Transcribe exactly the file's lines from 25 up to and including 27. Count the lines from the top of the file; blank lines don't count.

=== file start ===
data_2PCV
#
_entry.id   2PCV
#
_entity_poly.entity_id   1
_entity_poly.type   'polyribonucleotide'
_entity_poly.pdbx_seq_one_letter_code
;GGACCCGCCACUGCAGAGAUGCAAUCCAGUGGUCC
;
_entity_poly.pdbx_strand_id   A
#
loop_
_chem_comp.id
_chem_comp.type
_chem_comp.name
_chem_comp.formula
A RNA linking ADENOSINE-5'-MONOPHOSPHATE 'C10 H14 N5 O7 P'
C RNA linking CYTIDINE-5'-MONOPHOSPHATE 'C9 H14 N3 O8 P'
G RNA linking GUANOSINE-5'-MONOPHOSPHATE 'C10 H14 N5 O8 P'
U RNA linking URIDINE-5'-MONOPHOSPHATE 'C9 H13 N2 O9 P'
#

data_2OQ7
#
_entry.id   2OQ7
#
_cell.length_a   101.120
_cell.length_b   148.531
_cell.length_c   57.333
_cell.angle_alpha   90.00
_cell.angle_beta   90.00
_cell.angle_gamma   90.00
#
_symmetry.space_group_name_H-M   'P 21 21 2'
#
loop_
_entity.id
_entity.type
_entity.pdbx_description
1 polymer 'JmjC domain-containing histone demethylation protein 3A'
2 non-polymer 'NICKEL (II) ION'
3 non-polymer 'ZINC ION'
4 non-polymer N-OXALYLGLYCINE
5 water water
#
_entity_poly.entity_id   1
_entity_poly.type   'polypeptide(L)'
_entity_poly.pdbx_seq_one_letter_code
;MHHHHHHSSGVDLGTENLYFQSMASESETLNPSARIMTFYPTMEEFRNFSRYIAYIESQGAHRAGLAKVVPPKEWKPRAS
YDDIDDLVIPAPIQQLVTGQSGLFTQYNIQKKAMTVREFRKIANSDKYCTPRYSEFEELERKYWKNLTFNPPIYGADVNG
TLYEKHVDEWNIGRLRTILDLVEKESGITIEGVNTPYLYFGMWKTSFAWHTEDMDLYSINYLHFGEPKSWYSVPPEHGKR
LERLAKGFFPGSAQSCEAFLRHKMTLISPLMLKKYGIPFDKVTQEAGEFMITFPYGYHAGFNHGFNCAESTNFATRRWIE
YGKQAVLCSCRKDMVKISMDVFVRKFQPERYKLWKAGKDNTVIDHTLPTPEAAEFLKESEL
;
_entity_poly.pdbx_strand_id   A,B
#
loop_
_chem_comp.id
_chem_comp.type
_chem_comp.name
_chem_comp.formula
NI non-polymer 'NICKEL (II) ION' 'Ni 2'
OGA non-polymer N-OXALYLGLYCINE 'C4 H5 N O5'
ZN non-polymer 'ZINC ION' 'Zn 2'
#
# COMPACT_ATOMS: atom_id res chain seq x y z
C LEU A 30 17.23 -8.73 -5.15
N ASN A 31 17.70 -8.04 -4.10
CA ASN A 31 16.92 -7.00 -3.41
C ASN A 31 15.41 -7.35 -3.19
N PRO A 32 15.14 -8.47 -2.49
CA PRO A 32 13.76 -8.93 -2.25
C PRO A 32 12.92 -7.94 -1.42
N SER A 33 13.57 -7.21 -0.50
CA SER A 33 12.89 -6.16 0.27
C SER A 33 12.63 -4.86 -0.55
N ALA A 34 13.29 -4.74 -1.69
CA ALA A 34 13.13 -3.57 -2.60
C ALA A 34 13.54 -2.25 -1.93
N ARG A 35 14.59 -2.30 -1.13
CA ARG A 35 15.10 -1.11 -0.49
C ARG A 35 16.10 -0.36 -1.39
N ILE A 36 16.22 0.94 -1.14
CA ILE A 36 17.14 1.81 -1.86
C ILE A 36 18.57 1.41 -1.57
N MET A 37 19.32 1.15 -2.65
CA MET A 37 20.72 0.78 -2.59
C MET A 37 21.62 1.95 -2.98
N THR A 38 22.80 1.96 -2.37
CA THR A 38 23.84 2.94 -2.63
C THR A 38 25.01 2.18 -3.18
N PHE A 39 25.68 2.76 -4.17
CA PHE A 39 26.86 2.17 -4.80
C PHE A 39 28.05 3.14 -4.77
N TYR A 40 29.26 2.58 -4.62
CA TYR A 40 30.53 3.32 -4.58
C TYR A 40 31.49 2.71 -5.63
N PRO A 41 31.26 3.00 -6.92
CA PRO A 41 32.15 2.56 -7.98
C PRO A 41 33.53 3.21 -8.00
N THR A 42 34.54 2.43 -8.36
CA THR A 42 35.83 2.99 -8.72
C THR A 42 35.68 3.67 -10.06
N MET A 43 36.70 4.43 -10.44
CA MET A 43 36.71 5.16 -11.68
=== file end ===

#
_cell.length_a   101.120
_cell.length_b   148.531